Even though this was a bus tour, we still ended up doing quite a bit of walking.  First, we felt like this…

And then, we ended up feeling like this…

So, it was time to take a break and just sit and look out at the very edge of the world.

The bus ride back to civilization was crowded and we had a couple of squirrly kids on our hands.

So when we got back to the hotel, we figured a little “off leash” time was in order.  And, by, did they ever love that.  Some previous resident of the hotel had set up an amazing fallen-log fort and it was just what these safety-confined children needed.

After that, it was one more sunset, one more breakfast and then a last look at a piece of majestic American terrain.

We piled back into the van and headed for home. We were so glad to share this experience with Grammie and Grandad and don’t know how we would have managed without them.  Now we can consider that major item on our American West bucket list checked!

A Day Out with Thomas

Posted May 11th, 2012 by Sally and filed in Adventures, Doozy, Family, Firsts, Kiddos

Even though our house had been turned topsy-turvy with illness for the week preceding, we had tickets to go see Thomas the Train and we weren’t about to let a little flu bug keep us away. (Truthfully, we thought we’d beaten the illness only to come home and find that Noah’s temperature was 102 after  he cooled off.)

No matter how one is feeling, a day with trains is always counted as a good one in our house.  And a day with Thomas the Train? Well, that’s pretty spectacular.

The whole thing is set up with crafts and games and, of course, a Thomas Toy tent, and it’s basically a commercialization-phobe’s worst nightmare.  But, we didn’t do too bad with that stuff and only walked away with a commemorative train car for Noah and an “Emily” engine for Ava to add to our growing train car stash.  Gotta love easy-to-please kids.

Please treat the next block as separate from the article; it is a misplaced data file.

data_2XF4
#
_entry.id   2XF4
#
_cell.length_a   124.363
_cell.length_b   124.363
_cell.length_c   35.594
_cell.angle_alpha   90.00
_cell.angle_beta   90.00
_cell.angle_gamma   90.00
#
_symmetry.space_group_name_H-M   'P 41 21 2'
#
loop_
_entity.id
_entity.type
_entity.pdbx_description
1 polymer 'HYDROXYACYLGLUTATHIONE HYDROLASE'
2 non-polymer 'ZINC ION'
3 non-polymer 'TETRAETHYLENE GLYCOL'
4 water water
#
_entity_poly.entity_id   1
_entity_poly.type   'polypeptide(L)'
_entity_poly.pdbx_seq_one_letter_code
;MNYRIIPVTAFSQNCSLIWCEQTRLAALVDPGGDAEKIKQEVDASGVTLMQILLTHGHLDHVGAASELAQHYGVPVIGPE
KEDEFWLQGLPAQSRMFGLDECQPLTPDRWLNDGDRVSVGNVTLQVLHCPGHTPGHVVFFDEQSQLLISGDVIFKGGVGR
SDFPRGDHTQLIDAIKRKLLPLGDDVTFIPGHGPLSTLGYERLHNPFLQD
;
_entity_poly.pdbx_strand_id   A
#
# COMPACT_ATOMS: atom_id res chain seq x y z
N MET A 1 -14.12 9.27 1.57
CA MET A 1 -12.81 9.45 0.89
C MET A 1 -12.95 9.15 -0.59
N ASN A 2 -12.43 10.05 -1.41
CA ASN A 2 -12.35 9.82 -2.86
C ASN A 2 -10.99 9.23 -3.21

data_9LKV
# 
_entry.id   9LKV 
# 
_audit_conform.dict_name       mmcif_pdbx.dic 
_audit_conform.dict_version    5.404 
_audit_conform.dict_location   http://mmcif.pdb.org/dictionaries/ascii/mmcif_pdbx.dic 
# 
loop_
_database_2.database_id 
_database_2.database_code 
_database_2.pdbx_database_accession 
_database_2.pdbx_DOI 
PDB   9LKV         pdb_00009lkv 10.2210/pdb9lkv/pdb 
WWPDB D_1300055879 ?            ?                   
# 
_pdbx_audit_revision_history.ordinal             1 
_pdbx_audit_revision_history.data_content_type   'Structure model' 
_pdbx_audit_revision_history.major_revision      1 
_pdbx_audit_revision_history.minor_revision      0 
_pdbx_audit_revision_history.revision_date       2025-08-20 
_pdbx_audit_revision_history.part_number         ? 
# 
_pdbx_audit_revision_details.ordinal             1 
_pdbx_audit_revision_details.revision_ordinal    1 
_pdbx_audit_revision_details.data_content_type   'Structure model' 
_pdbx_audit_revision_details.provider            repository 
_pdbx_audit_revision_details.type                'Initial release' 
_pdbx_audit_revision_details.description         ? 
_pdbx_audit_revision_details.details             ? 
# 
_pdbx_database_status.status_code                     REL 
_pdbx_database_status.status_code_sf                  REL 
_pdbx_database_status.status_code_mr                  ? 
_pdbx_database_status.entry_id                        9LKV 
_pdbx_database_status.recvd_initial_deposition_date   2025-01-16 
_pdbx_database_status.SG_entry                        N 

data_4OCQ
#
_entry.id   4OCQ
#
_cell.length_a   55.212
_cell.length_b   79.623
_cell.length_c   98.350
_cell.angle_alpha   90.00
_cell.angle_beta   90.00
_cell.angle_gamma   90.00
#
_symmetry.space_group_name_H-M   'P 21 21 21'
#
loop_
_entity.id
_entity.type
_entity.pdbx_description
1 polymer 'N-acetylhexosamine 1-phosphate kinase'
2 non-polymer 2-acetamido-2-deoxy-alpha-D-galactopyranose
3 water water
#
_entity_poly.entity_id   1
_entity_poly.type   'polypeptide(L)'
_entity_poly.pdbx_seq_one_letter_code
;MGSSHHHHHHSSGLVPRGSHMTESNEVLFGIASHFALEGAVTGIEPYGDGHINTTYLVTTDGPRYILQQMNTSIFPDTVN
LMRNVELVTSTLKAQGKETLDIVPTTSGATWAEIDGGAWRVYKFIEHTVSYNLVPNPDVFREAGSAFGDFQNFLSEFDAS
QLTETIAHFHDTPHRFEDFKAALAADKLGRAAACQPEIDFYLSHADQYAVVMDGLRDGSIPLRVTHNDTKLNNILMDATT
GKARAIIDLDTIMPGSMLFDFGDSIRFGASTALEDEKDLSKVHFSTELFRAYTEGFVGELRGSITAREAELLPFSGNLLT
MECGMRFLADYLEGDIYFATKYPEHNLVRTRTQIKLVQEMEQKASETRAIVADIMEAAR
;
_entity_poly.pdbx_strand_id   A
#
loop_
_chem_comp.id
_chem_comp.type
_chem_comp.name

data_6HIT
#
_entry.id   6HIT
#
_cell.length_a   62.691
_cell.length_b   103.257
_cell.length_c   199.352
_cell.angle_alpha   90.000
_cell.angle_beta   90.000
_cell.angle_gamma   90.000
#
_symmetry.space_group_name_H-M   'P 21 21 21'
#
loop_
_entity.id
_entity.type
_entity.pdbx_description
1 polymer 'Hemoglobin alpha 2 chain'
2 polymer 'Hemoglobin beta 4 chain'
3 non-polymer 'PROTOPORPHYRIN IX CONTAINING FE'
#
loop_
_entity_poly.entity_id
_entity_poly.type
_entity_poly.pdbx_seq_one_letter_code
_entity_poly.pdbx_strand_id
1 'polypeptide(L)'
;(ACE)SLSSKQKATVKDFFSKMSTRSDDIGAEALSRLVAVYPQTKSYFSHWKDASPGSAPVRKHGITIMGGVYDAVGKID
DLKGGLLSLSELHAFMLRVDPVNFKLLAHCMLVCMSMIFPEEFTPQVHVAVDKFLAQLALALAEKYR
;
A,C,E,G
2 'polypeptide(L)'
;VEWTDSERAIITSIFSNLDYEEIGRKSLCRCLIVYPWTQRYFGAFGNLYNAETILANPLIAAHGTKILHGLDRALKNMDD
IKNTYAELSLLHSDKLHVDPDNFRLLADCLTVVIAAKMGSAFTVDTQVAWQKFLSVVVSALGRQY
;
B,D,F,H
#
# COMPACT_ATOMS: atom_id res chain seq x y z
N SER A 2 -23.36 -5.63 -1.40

We had time to kill before our train ride, so we poked around in the display trains in the rail yard.

Dude wanted nothing to do with wearing the engineer’s hat I had gotten for him. Oh, the lost photo op!

So, what they do for the Thomas Day Out is put the Thomas “engine” at the front of the regular train and put the real engine at the back to push.  It was pretty cute and just the right length of train ride for us.

When the ride was over, we got to see Sir Topham Hatt.  Ava was thrilled to wait in line, but wanted nothing to do with him when he showed up. Doozers seemed like he was going to be really friendly, but then bailed and wanted to be held by Mommy to get his photo taken. (Add train characters to the Santa Claus, Easter bunny phobias!)

The Southern Nevada Railroad group was running a garden steam train for folks to ride for free also.  So, Matt and the kids took a whirl.

We finished up our visit watching Thomas come back into the station with the last run of the day.

We ended the outing (the first over 100 degree day this spring) with a trip to DQ to cool off.

But, lest you think our time with trains ended when we left Boulder City, think again.  We went right home and put our new toys to work.

We ended the night with a cheese & crackers dinner while we watched a Thomas show.  A great day and a fun time exploring one of Noah’s favorite things!